Privacy could also be a problem since the black boxes will be able to pinpoint where any car is at any time of day or night if it is being driven. However, a survey conducted in March last year as part of the feasibility study showed privacy was not an issue for 62 per cent of those polled. Norwich Union's Mr Vallgren says the data collected from its black boxes is encoded and would be meaningless to anyone who attempted to hack into it as it was being transmitted back.

Another issue DfT officials are grappling with is how to devise a "menu of tolls" so that drivers know how much their journey is going to cost before they set off. It is one thing filling up with a tank of petrol. It is quite another calculating what the tolls will be if the trip is not a usual one and involves using a variety of different types of road. Officials say that because the bulk of journeys involve commuting, drivers will quickly become familiar with how much their daily toll will be.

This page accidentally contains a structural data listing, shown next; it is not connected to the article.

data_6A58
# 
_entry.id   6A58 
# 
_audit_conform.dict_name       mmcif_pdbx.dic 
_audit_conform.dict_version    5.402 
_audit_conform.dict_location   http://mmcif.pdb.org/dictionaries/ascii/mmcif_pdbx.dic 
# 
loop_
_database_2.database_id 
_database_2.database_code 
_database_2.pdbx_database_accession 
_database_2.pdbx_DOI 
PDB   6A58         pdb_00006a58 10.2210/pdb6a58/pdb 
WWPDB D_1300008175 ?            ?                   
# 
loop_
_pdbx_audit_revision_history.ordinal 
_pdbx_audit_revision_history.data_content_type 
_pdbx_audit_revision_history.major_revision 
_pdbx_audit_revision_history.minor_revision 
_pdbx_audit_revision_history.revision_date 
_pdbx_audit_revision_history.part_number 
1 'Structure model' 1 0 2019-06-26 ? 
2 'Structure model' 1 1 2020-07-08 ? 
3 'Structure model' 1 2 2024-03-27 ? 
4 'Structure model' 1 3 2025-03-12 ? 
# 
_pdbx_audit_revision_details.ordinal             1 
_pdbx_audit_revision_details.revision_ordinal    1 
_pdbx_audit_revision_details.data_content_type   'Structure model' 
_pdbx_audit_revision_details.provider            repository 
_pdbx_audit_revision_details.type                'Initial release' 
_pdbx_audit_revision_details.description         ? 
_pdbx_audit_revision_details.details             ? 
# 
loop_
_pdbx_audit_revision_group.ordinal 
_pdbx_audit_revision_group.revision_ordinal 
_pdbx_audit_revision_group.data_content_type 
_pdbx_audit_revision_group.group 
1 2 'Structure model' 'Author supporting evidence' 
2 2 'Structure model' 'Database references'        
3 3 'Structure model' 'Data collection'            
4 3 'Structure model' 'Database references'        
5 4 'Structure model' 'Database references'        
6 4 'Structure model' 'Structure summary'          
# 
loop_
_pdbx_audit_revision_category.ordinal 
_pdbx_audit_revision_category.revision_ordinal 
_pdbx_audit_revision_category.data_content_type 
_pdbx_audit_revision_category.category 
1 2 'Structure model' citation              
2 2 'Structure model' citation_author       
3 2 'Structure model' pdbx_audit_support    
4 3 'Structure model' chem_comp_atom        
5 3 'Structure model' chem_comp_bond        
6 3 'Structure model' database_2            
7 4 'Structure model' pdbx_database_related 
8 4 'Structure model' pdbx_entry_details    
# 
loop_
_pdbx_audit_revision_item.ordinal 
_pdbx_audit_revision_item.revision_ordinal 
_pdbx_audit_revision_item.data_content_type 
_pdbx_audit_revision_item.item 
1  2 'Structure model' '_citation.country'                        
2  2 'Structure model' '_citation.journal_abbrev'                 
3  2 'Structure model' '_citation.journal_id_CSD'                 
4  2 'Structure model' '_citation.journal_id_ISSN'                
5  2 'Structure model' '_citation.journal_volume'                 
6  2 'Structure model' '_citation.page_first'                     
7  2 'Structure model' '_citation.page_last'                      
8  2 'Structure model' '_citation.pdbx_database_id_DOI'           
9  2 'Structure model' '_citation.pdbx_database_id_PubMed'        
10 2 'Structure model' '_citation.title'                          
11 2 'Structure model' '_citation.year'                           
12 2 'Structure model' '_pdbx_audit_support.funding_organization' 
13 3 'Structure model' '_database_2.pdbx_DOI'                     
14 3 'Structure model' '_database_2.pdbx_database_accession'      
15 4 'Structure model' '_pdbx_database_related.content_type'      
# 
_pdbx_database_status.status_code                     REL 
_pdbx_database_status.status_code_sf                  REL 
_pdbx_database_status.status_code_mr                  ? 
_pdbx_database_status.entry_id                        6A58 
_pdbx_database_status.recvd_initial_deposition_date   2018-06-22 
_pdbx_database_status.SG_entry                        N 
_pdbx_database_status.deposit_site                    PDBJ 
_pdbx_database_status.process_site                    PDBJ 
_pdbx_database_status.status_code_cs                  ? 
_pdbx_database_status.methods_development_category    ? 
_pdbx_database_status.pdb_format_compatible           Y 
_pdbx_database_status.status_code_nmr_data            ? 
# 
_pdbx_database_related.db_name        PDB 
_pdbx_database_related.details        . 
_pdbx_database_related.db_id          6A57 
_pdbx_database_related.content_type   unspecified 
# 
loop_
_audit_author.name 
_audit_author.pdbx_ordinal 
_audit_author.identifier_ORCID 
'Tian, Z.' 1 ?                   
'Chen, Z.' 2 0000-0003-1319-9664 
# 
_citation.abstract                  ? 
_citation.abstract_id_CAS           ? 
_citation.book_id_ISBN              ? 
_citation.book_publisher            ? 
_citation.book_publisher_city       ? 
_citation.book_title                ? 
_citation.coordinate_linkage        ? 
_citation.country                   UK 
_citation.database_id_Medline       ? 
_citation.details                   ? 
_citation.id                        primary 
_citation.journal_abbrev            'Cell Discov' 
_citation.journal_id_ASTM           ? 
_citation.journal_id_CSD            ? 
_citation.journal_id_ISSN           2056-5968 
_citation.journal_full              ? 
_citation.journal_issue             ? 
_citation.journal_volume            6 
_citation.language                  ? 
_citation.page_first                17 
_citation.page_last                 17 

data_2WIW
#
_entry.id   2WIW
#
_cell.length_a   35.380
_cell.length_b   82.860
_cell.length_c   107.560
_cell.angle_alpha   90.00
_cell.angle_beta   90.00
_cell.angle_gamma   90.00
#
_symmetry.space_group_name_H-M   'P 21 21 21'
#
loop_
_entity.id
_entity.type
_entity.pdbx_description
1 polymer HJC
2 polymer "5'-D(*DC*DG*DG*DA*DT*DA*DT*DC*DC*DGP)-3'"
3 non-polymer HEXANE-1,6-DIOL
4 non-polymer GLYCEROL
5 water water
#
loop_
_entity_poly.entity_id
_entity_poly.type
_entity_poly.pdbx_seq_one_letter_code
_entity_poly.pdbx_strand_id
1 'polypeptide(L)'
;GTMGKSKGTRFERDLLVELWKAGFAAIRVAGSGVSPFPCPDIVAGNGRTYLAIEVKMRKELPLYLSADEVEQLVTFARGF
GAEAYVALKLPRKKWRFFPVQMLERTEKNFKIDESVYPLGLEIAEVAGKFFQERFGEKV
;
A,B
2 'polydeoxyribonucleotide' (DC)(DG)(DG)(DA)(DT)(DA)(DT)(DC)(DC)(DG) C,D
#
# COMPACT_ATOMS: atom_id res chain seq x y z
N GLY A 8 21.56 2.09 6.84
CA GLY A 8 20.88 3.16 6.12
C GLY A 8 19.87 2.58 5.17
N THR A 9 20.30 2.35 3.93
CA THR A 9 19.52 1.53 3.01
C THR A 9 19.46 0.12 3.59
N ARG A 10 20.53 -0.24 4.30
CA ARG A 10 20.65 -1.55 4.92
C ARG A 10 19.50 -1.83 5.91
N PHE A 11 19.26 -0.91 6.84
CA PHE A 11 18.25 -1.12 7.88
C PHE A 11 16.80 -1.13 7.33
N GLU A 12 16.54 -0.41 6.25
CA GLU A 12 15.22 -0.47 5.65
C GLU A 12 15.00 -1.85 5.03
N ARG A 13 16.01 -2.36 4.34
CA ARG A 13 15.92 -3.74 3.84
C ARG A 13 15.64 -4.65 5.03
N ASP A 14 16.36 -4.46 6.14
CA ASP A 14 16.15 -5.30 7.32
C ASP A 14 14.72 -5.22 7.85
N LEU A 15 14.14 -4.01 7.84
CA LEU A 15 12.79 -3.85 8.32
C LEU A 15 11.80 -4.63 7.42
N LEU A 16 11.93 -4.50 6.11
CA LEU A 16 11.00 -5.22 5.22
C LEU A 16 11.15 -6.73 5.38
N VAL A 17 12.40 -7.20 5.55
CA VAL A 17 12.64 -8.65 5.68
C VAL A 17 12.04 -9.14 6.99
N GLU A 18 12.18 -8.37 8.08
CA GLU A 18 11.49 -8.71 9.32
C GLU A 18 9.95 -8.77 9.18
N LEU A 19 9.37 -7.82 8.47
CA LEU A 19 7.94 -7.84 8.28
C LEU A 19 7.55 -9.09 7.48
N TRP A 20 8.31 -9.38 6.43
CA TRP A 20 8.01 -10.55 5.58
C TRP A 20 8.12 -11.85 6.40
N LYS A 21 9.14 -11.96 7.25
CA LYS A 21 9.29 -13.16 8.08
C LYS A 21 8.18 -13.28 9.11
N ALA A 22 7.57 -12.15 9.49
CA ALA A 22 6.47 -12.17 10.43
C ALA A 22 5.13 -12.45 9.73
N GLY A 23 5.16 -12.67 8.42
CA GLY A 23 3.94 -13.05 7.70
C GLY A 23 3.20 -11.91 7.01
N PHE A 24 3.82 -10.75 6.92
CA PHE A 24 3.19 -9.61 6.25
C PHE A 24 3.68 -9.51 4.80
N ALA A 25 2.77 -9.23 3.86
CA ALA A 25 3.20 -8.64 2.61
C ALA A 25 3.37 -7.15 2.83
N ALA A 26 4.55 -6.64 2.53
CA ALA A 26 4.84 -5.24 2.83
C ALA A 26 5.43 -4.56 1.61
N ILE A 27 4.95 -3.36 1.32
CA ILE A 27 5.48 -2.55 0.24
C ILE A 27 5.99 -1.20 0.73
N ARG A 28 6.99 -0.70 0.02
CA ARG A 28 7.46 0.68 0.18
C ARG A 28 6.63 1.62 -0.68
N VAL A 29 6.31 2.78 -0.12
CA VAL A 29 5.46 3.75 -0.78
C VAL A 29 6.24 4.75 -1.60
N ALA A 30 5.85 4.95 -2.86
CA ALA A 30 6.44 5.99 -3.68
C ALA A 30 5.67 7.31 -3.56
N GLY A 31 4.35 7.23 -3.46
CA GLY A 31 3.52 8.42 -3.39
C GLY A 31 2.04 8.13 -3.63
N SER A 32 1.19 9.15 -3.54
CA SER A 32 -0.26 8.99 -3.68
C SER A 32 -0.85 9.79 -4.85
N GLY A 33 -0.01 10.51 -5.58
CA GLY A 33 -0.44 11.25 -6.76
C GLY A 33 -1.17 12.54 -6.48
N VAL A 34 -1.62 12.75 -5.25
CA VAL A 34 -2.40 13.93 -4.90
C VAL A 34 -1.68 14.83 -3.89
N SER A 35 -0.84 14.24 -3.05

The next step will be to press ahead with the mass pilot scheme. The DfT wants to pick a large area which has a good demographics and an array of different roads - hence the speculation that it could be the West Midlands. Transport 2000's Mr Joseph says the pilot scheme will be more complicated to introduce than, say, the London congestion charge. The capital has the advantage of being run by one unitary transport authority headed by the Mayor Ken Livingstone. In other regions of the country the responsibility for transport is shared by a variety made of rural and metropolitan authorities and passenger transport executives. But if the scheme is to go nationwide, these are the kind of problems that need to be ironed out.

Perhaps the biggest obstacle to overcome will be to persuade the motorist that road tolls are not simply another "stealth tax" designed to make them pay for something hitherto regarded as "free". For this reason, Mr Darling may yet be tempted to steer clear of compulsion and instead go down the road of encouraging "early adopters" to have the black boxes fitted in return for a reduction in their fuel duty or road tax.

The problem with this is that the revenues generated will have to be large enough to cover the costs of operation. One idea now circulating in Whitehall for generating more income is to privatise the agency that will administer the system. First, however, Mr Darling has to convince the country that road pricing is the way forward.